While there were some lows in the set ( “In Lust We Trust” felt like it went on for way too long and without a choir, the song “4ever” felt like it went on… forever), there were also a fair amount of highs. Tracks like “Only If”, “Basement Jack” and “Like Me” got the crowd going and slower songs like “Hate CD” and “Lay Me Down” still sounded superb. Not only that, but some weaker cuts off the record such as “Guide” and “Outro Freestyle” were heightened by a very good sound system and a very energetic Steve Lacy running around the stage like an excited kid in a candy store.
The show ended with Lacy going through some of his older catalog. He played stand out “Demo” cuts “Ryd”, “Some”, and “Dark Red” and a very heartfelt and powerful rendition of his debut single “C U Girl” alone on the guitar. However, during this part of the show, there was a notable dip in enthusiasm on Steve’s part. He seemed ready to leave and after playing through only half of “Demo” he declared that he had “played all of his songs”.
As the crowd screamed their favorite “Demo” cuts that he had skipped and obscure tracks he posted on SoundCloud (there were some die-hard fans in this audience!), he realized that he had only played for an hour, so he told his DJ to run “Dark Red” again. After playing it for the second time in a row, he said his goodbyes and left the stage. The house lights went up and his DJ played a drum and bass remix of “Thangs”, one song Lacy forgot to play when he mentioned that he played “all of his songs” tonight.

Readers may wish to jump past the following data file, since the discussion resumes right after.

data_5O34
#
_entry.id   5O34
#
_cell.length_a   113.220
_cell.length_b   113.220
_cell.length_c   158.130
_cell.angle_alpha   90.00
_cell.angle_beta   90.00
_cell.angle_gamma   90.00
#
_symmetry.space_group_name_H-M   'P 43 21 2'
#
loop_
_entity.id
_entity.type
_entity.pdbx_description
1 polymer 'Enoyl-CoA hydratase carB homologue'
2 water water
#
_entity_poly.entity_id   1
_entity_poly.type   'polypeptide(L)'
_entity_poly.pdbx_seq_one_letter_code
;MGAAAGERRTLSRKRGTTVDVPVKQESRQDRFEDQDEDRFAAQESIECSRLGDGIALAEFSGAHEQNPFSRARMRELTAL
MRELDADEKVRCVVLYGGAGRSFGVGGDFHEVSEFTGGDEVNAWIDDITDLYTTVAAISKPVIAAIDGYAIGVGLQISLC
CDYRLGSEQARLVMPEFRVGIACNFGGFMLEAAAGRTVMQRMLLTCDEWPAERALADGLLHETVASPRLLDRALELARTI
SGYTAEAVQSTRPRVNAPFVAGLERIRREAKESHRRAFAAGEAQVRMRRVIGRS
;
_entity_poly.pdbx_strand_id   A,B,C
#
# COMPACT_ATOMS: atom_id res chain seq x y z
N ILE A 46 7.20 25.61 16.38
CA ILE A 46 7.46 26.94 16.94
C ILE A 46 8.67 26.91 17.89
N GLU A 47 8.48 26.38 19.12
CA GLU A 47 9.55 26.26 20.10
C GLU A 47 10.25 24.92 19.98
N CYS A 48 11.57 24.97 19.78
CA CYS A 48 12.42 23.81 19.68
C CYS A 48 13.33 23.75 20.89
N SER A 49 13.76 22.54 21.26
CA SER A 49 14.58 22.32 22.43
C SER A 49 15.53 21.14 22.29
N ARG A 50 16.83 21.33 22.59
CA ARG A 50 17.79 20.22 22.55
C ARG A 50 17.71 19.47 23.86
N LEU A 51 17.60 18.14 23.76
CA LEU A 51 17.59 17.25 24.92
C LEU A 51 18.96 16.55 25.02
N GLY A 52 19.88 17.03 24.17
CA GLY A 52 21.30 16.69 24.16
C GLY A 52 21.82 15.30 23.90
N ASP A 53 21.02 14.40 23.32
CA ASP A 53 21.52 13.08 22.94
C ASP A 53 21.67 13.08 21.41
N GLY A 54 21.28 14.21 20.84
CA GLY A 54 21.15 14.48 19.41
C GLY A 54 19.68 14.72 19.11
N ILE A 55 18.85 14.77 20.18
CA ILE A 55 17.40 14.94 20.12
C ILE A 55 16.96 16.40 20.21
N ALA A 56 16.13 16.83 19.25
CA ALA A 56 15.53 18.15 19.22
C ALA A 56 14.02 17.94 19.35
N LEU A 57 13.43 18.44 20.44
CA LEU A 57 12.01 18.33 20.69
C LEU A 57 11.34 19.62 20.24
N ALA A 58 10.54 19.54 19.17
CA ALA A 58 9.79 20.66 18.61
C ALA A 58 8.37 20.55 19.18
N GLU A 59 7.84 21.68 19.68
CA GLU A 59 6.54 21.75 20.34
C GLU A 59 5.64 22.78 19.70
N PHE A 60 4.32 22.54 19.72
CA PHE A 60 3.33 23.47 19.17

The show seemed to lack the imagination and the strength of the music Lacy produces, but even an under-realized show from a man as talented as Lacy is still one that is good. I honestly expected more from him, but the high points were worthy in it of themselves. However, for this review, the lack of a live band and enthusiasm on Lacy’s part caused the show to be hardly as successful as it could have been.
That being said, the crowd this evening at the Apollo seemed mostly to be satisfied and I would see Steve Lacy again on a future tour.
Rating: 2 ½ stars out of 5
Opening Act: Up-and-coming singer/rapper Kari Faux mixed a very strong and well-constructed DJ set which included varying acts such as J.I.D., ScHoolboy Q, Sade, EARTHGANG, The Neptunes and Gorillaz.
Pre-Show Music: An eclectic mix of old soul music, disco, Detroit house music, synth-funk, Lo-Fi indie rock, and Steve Lacy predecessors- Prince, Thundercat, and OutKast.